I remember years ago watching a documentary on the last months of a terminally ill Warren Zevon. I knew his music and liked it well enough, but wouldn’t have considered myself a fan. Having recently lost my own mother to a slow, painful death by cancer (and equally toxic cures) it was essentially an early ‘reality TV’ show letting you see the life of a man facing his own mortality. Aside from a powerful reminder that we are all fortunate to have been given this one and only life, he shared a quote that struck him, and me as well … “We love to buy books because we believe we are buying the time to read them.” This comment struck me in several ways.
Let’s Look at What’s Important
First, as a terminally ill man, his most valued resource must have been time – the months and days he had remaining. In fact, that should be true for all of us. How is it we so easily take our time for granted? That is what life is… the time we get to be here and to experience this amazing world, these amazing people and do these amazing things. What is more valuable than that? Sure, we sell some time for money, but really only to make our time and experiences better in ways that we each get to define.
The second thing that struck me about this observation, was how accurate it was in my own experience. I have probably read a fraction of the books I’ve purchased over the years. I like to read, but finding (or more accurately making) the time in an otherwise pretty full life isn’t easy. In fact, I believe this insight can be extrapolated to a good many things we purchase, in search of a benefit we simply can’t buy.
I have found that home buying is heavily influenced by the unconscious expectation that we are buying the life we wished we could live and the time to live it. Time with our partners, kids, families and friends. Future memories of holiday dinners with the extended family and BBQ’s with good friends. As home buyers, we play out little scenes in our minds like a commercial for beer or life insurance… good friends laughing around a patio table on a warm summer evening or your daughter’s bedtime hugs when she was ten.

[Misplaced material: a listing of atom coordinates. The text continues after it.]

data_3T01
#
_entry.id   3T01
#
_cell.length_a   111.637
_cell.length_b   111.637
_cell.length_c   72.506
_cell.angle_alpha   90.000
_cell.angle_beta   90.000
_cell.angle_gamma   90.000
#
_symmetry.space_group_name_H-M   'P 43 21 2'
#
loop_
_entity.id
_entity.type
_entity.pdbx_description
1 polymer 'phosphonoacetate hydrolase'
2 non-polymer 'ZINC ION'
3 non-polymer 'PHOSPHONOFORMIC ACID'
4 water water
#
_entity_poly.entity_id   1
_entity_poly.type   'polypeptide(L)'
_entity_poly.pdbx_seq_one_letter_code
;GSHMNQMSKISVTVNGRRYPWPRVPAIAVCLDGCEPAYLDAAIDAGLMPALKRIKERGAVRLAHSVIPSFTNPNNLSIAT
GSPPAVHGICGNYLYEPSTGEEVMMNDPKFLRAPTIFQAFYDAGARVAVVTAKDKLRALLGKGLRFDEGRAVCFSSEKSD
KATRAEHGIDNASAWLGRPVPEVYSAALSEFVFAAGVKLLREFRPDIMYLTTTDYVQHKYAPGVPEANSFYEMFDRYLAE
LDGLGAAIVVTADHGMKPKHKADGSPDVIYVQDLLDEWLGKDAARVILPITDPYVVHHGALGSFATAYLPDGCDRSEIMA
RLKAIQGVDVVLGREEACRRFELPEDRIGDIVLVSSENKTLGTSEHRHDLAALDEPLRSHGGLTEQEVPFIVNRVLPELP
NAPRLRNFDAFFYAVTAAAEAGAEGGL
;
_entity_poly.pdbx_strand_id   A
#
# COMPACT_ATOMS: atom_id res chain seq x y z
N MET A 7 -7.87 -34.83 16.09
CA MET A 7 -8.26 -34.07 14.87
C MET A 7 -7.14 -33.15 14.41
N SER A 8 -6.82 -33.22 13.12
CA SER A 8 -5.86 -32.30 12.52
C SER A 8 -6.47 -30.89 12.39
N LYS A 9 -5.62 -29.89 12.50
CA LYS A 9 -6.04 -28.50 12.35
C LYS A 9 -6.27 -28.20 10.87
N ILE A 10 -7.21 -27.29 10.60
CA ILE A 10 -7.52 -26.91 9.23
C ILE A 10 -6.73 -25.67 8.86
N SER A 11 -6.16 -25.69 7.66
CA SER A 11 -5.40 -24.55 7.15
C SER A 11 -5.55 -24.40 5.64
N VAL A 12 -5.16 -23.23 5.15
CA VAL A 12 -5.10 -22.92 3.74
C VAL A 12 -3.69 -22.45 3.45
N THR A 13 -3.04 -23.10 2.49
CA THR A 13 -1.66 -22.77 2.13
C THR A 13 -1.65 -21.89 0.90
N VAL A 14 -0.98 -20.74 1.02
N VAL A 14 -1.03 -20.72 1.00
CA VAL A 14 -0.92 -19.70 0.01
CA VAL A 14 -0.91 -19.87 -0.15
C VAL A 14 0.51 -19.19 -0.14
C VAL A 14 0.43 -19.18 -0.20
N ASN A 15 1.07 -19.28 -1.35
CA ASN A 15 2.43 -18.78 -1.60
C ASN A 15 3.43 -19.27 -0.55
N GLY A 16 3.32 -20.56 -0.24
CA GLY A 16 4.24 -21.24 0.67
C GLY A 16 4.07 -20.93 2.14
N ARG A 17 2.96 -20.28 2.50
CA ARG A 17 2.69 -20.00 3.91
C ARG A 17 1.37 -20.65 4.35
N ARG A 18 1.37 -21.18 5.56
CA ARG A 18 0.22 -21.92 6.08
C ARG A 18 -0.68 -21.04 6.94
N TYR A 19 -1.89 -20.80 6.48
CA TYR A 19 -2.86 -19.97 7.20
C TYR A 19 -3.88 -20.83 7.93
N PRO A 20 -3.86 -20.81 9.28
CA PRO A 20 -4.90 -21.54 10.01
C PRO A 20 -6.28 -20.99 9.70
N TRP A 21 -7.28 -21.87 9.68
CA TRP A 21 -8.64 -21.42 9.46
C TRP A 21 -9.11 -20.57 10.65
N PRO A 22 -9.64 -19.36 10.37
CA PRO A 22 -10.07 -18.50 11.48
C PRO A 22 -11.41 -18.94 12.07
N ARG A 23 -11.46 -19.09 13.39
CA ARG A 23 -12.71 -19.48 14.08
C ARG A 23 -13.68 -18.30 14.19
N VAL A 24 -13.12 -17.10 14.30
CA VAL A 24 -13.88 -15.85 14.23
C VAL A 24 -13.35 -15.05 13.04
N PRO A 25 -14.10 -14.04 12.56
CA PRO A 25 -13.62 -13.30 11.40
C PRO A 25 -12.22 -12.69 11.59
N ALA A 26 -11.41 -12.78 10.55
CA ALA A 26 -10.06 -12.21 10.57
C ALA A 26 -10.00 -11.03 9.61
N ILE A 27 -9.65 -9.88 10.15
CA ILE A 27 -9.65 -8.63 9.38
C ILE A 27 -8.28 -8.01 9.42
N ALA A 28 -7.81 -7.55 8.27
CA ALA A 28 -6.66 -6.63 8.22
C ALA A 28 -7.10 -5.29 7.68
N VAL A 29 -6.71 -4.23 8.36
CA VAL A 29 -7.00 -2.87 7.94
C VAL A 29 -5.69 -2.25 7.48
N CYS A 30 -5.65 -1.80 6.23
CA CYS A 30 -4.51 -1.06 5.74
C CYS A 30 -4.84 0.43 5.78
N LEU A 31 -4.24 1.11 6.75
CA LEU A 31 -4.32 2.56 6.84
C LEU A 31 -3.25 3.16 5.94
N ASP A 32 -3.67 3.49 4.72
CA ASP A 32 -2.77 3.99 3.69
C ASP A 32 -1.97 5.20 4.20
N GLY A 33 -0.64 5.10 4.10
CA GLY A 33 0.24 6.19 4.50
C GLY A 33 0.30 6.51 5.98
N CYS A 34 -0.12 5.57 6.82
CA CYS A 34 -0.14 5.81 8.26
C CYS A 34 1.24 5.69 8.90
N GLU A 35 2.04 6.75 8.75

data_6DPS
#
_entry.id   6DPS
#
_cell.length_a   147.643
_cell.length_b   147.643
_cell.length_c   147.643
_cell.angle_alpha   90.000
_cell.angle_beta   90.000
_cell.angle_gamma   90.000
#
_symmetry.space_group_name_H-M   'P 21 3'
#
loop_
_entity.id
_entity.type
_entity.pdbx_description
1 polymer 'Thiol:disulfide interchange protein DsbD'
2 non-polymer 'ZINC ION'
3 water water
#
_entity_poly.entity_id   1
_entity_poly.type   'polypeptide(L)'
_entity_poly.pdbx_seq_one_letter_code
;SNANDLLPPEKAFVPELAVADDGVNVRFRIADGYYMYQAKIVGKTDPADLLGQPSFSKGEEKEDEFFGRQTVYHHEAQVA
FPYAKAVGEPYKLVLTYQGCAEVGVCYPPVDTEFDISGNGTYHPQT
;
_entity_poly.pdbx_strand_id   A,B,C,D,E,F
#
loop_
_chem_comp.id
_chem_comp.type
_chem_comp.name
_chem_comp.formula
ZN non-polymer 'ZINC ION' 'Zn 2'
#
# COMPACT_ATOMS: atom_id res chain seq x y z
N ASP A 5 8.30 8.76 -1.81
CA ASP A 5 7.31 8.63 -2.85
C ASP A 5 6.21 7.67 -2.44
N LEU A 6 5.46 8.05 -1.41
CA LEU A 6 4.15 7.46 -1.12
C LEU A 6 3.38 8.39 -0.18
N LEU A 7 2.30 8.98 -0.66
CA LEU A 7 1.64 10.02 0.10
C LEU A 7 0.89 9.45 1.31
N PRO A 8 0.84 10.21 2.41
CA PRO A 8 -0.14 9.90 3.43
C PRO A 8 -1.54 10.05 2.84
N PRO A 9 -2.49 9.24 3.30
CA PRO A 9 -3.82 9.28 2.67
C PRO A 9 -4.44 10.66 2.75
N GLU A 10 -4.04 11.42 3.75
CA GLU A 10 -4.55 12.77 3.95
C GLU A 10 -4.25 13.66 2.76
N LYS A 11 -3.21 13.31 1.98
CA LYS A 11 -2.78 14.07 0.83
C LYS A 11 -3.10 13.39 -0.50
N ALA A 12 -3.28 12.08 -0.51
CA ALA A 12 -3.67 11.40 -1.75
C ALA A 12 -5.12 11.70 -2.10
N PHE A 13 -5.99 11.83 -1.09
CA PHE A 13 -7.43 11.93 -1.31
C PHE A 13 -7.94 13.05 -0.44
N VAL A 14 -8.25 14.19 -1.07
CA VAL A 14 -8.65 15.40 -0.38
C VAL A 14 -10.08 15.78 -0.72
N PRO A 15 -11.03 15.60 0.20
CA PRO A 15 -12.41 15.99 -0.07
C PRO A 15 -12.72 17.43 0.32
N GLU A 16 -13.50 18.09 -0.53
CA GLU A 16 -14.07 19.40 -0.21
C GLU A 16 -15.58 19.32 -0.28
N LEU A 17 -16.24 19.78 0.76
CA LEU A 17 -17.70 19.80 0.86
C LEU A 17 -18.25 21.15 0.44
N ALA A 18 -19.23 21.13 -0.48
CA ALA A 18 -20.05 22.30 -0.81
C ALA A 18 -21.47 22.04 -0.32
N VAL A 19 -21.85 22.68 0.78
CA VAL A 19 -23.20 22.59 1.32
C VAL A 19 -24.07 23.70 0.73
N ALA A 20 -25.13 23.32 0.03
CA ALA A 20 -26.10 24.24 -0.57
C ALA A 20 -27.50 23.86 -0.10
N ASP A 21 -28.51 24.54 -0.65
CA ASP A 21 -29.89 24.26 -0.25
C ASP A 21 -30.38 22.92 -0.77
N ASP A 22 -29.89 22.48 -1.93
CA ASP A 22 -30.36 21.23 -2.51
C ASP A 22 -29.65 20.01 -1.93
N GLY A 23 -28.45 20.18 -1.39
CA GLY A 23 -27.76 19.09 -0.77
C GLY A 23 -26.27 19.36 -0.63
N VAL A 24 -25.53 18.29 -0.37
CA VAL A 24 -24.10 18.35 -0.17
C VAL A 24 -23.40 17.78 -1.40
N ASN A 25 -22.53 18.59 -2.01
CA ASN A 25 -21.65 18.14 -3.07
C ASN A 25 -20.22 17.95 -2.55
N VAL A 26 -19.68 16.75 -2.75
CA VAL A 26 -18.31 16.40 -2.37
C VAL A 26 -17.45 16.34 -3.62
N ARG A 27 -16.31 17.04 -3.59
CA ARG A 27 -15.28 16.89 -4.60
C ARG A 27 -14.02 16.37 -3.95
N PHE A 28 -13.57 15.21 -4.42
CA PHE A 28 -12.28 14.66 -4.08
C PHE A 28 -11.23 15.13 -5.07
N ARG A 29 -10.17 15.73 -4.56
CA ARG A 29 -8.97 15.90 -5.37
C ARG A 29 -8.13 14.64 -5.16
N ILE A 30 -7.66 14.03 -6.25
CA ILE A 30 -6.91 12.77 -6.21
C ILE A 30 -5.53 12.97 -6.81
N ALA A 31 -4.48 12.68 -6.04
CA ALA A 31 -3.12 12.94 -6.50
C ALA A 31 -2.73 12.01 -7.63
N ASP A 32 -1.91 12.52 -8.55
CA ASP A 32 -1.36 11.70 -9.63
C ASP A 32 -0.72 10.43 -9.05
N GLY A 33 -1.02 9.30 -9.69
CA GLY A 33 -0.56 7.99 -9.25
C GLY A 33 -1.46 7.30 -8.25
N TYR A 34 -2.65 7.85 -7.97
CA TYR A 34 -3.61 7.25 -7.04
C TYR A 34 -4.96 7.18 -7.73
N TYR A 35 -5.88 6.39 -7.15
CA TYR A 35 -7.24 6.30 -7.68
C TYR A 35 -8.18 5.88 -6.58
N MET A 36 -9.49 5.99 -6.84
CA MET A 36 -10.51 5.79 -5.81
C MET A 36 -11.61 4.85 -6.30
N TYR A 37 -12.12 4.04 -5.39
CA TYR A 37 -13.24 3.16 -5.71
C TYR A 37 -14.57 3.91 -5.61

Let’s Look at a Different Perspective
I’m afraid there is some bad news…and, fortunately, some awesome news. First, the bad news: you can’t buy that life. A home purchase does not make that happen. Now for the awesome news: you can simply choose to make that life happen. You can, but don’t need to buy a new home. You can probably make that life happen where you live now, even if it’s an apartment. However, you must choose to make the life you fantasize about living a priority. Perhaps most importantly, if you don’t make your dream life a priority – a new home purchase will not make it happen. Much like my boxes of unread books, the decision to buy something is no substitute for the discipline to be who you wish you were and live the life you imagine for yourself.
And a word of caution, often in our pursuit of this “better” life, we make choices that actually undermine the life we hope to create. A misguided home search in a quest for the biggest, best, most feature-rich house we can find has left many buyers too deep in debt and too far from the things that really matter. Having the unwelcome effect of increased stress levels and commute times with decreased time with family and friends.
How did you think a home purchase would change your life? Comment below and let’s share our collective insight.